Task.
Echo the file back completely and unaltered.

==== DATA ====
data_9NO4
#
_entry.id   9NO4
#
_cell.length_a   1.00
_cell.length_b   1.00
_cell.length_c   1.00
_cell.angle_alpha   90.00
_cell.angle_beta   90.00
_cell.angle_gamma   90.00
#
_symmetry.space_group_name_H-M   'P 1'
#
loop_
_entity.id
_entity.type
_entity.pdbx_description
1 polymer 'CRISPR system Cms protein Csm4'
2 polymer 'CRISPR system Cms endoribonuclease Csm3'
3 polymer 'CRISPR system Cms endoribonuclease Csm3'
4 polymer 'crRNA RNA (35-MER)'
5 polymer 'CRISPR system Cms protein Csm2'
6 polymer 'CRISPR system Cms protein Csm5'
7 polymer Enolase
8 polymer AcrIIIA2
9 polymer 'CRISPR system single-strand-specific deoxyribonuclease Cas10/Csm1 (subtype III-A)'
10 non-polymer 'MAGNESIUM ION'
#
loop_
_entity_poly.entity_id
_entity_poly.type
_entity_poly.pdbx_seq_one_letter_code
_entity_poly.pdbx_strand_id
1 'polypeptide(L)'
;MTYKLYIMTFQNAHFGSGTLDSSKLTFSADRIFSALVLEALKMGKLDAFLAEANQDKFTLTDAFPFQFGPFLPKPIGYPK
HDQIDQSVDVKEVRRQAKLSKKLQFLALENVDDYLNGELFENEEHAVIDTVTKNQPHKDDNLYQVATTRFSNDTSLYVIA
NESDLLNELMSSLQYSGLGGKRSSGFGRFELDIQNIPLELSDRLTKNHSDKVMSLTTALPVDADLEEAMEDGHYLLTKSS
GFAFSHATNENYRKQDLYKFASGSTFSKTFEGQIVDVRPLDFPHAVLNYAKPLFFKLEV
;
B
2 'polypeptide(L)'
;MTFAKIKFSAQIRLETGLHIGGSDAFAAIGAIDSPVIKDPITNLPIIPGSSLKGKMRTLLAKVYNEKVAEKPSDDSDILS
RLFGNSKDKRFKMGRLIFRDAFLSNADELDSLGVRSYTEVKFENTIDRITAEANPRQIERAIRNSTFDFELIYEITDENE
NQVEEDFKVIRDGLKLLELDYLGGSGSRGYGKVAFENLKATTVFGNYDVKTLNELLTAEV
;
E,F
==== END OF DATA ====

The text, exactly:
data_9NO4
#
_entry.id   9NO4
#
_cell.length_a   1.00
_cell.length_b   1.00
_cell.length_c   1.00
_cell.angle_alpha   90.00
_cell.angle_beta   90.00
_cell.angle_gamma   90.00
#
_symmetry.space_group_name_H-M   'P 1'
#
loop_
_entity.id
_entity.type
_entity.pdbx_description
1 polymer 'CRISPR system Cms protein Csm4'
2 polymer 'CRISPR system Cms endoribonuclease Csm3'
3 polymer 'CRISPR system Cms endoribonuclease Csm3'
4 polymer 'crRNA RNA (35-MER)'
5 polymer 'CRISPR system Cms protein Csm2'
6 polymer 'CRISPR system Cms protein Csm5'
7 polymer Enolase
8 polymer AcrIIIA2
9 polymer 'CRISPR system single-strand-specific deoxyribonuclease Cas10/Csm1 (subtype III-A)'
10 non-polymer 'MAGNESIUM ION'
#
loop_
_entity_poly.entity_id
_entity_poly.type
_entity_poly.pdbx_seq_one_letter_code
_entity_poly.pdbx_strand_id
1 'polypeptide(L)'
;MTYKLYIMTFQNAHFGSGTLDSSKLTFSADRIFSALVLEALKMGKLDAFLAEANQDKFTLTDAFPFQFGPFLPKPIGYPK
HDQIDQSVDVKEVRRQAKLSKKLQFLALENVDDYLNGELFENEEHAVIDTVTKNQPHKDDNLYQVATTRFSNDTSLYVIA
NESDLLNELMSSLQYSGLGGKRSSGFGRFELDIQNIPLELSDRLTKNHSDKVMSLTTALPVDADLEEAMEDGHYLLTKSS
GFAFSHATNENYRKQDLYKFASGSTFSKTFEGQIVDVRPLDFPHAVLNYAKPLFFKLEV
;
B
2 'polypeptide(L)'
;MTFAKIKFSAQIRLETGLHIGGSDAFAAIGAIDSPVIKDPITNLPIIPGSSLKGKMRTLLAKVYNEKVAEKPSDDSDILS
RLFGNSKDKRFKMGRLIFRDAFLSNADELDSLGVRSYTEVKFENTIDRITAEANPRQIERAIRNSTFDFELIYEITDENE
NQVEEDFKVIRDGLKLLELDYLGGSGSRGYGKVAFENLKATTVFGNYDVKTLNELLTAEV
;
E,F